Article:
1. What I did was to adjust both the offensive contribution and the defensive contribution separately and then add that all together instead of just adding the defensive and offensive contributions and adjusting the whole thing. That shouldn't necessarily have been a problem, but as I was smoothing all that out to make my math easier to follow I found a different problem in how the spreadsheet pulled the PT numbers so that player WAR was allocated wrong. So the team WAR was right but the position player WARs were not. I will revise the spreadsheet to make it accurate and also easier to follow I think.

2. I am measuring all the starters innings v. replacement FIP. If you do it the other way, you are punishing pitchers for anything they throw over 150 innings. For their first 150, they are being compared to a replacement starter who puts up a 5.50 FIP, and for the next 30 you compare him to a replacement RP who gives you a 4.50 FIP. I don't see why that makes sense. You can't assume that those 30 innings will be picked up by a replacement reliever anyway.

3. For defense, I generally agree with you. The metrics are very imperfect, and there's a sample size problem. If I knew how to do regression analysis maybe I'd do what you suggest. As it stands I'll probably look to average let's say the 3 most recent years worth of data, and instead of just averaging Rate2 and UZR, also throw PMR and Dewan into the mix. For now I don't have time for that so what we have is what you get. I don't think it makes sense to factor in career-long defensive numbers, because a guy like Ron Belliard for instance just isn't the defender he used to be.

Steven said...

@redsoxtalk--agreed that Kearns in particular seems optimistic. And if he does this, he'll probably play more. And either Willingham will rot or Milledge and Dukes will lose development time. But right now Kearns can't have much if any trade value. The guy was just terrible last year, and though he's a good defender, I don't think he's good enough to carry as a defensive replacement. It may just have been the injury last year, but it's hard to know if he was bad b/c of the hurt or bad and also hurt.

e poc said...

cool stuff, steven. i got about 16.5 WAR for the position players when i ran something similar with marcel. i think your total is more likely, as there's a lot more upside than downside in the marcels (dukes, willingham, and milledge are all likely to beat their marcel projections). another thing i'd be interested in seeing is a similar projection based on an optimal use of the roster (e.g. harris/kearns instead of willingham in the outfield, etc.). or high and low end projected WAR totals (you could use chone's 80% and 20% projections, for instance). if we used our roster optimally and everything broke right, could we challenge for a playoff spot (hint: no).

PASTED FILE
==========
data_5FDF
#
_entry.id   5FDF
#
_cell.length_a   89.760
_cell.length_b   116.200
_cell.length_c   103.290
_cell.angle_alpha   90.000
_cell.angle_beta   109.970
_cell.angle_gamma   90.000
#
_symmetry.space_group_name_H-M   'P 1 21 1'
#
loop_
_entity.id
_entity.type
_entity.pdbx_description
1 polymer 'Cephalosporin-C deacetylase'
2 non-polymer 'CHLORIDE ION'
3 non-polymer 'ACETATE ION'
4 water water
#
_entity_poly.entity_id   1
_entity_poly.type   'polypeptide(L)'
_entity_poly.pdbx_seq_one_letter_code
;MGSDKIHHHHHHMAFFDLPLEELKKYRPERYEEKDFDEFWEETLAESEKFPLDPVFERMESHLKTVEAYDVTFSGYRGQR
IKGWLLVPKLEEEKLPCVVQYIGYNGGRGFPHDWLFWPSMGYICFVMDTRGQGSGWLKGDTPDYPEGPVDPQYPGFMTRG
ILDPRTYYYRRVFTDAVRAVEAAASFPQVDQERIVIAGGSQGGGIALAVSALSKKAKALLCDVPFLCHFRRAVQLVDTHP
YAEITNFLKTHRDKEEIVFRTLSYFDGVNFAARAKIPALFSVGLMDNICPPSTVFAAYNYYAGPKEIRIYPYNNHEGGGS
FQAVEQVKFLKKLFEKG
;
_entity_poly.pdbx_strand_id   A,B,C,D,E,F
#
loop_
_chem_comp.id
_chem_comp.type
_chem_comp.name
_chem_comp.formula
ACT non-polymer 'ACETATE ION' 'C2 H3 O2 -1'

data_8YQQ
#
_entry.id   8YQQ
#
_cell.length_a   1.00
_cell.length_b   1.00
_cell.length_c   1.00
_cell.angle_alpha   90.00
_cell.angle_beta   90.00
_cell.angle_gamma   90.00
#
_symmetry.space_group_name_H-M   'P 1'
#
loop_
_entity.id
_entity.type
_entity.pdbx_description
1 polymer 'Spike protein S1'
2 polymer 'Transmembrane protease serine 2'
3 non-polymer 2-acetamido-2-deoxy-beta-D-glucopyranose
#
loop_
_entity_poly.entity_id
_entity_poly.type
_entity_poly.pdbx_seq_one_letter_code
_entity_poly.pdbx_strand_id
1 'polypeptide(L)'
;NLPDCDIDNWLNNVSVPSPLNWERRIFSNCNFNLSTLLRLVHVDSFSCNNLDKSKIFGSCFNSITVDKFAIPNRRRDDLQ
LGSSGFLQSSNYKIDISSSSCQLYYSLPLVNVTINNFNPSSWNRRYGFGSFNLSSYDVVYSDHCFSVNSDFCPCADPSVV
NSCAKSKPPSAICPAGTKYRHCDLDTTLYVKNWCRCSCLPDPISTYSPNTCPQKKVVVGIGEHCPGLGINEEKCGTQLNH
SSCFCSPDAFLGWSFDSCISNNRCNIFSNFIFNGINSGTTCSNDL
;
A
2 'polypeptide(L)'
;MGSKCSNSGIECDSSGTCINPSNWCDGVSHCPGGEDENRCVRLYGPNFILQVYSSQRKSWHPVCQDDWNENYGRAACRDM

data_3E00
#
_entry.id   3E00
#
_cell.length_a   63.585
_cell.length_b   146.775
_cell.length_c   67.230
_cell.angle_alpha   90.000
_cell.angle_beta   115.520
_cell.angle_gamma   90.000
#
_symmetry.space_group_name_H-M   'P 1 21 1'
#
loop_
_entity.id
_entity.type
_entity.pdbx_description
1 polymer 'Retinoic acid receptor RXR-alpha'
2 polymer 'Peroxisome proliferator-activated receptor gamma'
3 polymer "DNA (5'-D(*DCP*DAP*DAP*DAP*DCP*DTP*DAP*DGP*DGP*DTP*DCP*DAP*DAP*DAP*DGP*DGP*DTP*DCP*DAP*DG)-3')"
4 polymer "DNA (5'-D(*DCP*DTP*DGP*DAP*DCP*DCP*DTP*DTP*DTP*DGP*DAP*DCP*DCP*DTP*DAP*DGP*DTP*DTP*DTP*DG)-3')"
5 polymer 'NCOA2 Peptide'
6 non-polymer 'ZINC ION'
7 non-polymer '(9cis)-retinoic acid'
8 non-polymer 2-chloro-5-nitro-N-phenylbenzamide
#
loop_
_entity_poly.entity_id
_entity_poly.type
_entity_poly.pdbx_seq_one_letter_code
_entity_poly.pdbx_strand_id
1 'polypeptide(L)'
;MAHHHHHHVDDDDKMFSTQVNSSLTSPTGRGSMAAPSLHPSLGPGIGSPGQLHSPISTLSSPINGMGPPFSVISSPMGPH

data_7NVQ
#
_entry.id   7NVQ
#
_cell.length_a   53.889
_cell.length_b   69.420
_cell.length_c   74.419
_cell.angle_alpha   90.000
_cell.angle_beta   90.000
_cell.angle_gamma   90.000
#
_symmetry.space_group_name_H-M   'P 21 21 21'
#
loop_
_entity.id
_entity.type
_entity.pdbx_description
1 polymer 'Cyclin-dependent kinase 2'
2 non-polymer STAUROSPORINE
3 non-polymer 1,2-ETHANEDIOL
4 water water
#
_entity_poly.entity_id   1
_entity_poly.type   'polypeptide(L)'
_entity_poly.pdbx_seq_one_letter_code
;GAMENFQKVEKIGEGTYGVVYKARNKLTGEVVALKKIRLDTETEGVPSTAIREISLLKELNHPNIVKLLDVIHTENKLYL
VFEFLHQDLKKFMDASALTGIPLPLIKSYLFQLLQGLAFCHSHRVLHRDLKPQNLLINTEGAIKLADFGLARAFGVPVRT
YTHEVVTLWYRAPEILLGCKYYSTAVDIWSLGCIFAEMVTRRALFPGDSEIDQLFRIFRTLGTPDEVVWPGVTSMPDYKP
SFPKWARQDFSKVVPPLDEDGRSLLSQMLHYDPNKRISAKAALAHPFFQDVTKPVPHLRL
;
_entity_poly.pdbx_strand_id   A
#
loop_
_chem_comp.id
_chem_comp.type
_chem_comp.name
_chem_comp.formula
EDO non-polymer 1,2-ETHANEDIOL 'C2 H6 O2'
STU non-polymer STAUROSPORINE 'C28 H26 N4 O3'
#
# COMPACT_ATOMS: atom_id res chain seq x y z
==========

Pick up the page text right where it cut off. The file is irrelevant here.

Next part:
the more i think about it, the more i believe that there should be a innings cutoff for judging a starter's value vs. a replacement starter. it should be roughly 180 innings, i think, if you're doing calcualtions based on dodgersim's method of fip vs. replacement ERA. this preserves the 2-win difference between replacement and average. it definitely makes sense that there must be a cutoff at some point if you're just comparing FIP to replacement ERA, since at some point the starter is taking innings away from reliever's that could pitch them. so if a below average starter is pitching innings that a replacement reliever could pitch, that is actually hurting your team, an interesting and important point to consider. (this is why i like tango's method for pitcher WAR calculations, actually, since it uses the run value of the game situation to determine a pitcher's win%. FIP v. replacement ERA begs too many questions about usage, etc.)

good work.

Steven said...

Thanks--Tango's method is definitely better in general. You need to factor in the team's ability to leverage it's best performers into more wins. I just didn't bother with it because the gap between our best reliever and worst is so narrow. But in the future I think I'll probably add that wrinkle.